To ensure that voting equipment is working properly after being programmed, Florida law requires that the Supervisor of Elections office conduct public testing of a sample automatic tabulation equipment, including all programmed precinct devices, ballot marking devices, and tabulators that will be used for vote-by-mail ballots and central counting, as well as any independent auditing scanners.4

    As stated above, this process is done publicly, with public notice of the testing given at least 48 hours before, and it must happen within 25 days before early voting is scheduled to begin in the county. During this public testing, the county canvassing board convenes to certify the accuracy of the test. If any tabulating device is deemed unsatisfactory, it must be recoded, repaired or replaced, and retested. The canvassing board or its representative must determine the device to be satisfactory before it may be used in any election.

    Public participation is encouraged and anyone wishing to understand more about how voting equipment works is welcome to attend these proceedings and should verify with the county Supervisor of Elections office when these are held.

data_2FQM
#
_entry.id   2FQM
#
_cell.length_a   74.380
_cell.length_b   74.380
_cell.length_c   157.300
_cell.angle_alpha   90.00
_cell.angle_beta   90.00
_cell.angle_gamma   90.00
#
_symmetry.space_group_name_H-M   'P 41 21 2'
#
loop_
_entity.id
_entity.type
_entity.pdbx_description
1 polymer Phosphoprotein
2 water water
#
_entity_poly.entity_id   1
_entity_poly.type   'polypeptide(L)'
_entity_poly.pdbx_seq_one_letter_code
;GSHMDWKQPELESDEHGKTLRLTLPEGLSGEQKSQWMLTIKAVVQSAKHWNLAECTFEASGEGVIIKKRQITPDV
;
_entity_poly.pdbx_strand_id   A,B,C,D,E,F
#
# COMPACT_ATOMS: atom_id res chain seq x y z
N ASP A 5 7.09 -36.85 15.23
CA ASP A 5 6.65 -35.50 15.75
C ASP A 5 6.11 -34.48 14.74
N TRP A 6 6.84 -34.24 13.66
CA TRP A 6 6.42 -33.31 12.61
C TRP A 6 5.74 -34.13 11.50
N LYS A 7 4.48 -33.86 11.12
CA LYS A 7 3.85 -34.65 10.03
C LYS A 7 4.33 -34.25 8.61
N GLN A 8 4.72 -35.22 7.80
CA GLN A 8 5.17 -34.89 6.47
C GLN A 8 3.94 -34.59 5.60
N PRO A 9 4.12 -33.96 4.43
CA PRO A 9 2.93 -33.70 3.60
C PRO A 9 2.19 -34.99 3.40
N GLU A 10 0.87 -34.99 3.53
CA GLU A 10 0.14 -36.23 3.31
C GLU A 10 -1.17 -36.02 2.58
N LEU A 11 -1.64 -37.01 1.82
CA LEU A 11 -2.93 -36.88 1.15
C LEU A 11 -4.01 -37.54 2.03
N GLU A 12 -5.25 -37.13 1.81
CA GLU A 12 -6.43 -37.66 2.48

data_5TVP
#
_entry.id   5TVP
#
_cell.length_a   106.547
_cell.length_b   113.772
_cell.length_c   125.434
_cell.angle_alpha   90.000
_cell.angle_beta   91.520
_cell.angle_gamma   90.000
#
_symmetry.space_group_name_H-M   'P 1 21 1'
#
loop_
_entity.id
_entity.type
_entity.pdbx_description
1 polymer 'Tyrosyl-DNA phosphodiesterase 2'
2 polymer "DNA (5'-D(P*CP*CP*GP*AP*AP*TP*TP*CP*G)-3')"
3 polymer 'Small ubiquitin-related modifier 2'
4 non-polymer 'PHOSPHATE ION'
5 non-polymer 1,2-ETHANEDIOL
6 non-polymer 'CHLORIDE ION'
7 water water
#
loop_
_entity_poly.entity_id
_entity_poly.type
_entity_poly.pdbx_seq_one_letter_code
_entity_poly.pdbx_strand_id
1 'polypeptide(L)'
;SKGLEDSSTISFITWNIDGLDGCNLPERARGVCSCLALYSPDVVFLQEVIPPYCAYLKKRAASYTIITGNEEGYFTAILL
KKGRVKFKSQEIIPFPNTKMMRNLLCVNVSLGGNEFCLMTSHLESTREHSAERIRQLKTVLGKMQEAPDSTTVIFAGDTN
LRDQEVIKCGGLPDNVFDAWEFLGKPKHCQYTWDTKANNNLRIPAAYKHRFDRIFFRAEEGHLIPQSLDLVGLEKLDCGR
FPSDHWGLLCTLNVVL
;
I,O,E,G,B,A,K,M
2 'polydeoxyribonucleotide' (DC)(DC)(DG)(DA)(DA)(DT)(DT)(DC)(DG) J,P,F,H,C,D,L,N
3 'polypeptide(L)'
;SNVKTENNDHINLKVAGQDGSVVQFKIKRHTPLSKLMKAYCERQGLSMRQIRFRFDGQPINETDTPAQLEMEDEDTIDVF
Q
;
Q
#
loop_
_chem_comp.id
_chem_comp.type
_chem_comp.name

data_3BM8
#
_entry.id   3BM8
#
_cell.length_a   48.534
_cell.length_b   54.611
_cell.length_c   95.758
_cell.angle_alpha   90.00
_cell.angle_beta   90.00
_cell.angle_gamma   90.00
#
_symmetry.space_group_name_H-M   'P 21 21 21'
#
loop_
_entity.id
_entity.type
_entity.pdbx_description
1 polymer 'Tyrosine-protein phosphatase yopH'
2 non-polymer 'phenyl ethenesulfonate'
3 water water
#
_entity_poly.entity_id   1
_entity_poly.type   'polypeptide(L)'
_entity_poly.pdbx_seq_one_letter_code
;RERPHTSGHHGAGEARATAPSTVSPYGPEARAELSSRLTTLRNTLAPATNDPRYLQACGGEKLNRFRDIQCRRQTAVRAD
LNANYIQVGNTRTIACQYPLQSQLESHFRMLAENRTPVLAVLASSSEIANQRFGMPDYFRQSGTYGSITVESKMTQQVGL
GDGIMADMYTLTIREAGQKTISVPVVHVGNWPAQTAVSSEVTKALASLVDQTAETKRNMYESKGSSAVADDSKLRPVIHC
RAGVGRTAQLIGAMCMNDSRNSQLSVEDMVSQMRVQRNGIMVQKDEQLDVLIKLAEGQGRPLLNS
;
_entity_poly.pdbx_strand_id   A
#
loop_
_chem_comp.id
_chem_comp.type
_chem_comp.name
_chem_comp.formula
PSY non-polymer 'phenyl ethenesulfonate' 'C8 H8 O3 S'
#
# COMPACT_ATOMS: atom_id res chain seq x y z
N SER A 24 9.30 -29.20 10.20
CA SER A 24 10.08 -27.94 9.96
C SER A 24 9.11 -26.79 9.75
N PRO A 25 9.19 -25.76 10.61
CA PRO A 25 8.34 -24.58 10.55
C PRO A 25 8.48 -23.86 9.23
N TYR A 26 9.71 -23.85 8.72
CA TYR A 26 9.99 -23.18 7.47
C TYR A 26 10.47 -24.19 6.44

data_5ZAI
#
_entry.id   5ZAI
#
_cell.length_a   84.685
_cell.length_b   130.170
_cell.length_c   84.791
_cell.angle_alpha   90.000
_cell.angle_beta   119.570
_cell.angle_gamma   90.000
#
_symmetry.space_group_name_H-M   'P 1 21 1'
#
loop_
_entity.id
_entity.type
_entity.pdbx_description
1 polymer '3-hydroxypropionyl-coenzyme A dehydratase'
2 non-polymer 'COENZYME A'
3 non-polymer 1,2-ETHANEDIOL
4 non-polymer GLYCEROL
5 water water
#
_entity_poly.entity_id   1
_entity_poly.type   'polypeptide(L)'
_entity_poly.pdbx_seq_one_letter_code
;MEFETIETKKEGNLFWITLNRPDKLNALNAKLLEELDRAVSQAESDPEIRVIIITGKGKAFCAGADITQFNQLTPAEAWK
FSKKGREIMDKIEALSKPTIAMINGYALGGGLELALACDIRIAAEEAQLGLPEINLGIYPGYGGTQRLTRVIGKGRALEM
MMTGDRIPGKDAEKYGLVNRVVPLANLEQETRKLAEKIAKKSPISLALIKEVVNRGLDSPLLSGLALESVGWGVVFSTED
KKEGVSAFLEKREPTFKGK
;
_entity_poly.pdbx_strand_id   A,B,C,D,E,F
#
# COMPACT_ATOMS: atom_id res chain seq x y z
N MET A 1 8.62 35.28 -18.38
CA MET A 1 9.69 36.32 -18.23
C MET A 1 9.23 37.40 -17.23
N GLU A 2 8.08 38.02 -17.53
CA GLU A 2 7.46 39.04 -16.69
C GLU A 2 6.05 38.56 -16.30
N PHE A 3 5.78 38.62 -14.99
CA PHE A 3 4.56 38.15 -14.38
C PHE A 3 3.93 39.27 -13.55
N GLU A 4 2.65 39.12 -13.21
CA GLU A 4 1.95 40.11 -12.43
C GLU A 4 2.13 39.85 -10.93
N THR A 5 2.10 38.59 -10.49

3. Paper Ballots
    Florida elections are conducted using paper ballots.5 To designate ballot selections, all voting must be by mark-sense ballot, using a marking device or a voter interface device that produces a voter-verifiable paper output and meets the voter accessibility requirements for individuals with disabilities under s. 301 of the federal Help America Vote Act of 2002 and Fla. Stat. § 101.56062.
  4. Reporting of Vote-By-Mail Count
    Florida law requires Supervisors of Elections to post on their website the number of vote-by-mail ballots received and how many remain uncounted.6 This must begin at 7:00 p.m. on election day and continue at least once every hour while actively counting.
  5. Recounts
    Florida law provides for when a machine recount and a manual recount must be ordered,7 and who orders them. The Secretary of State orders any recount (machine or manual) for federal, state, or multicounty races involving candidates for office, candidates for judicial retention, and measures appearing on the ballot. For all other races, the County Canvassing Board orders the recount.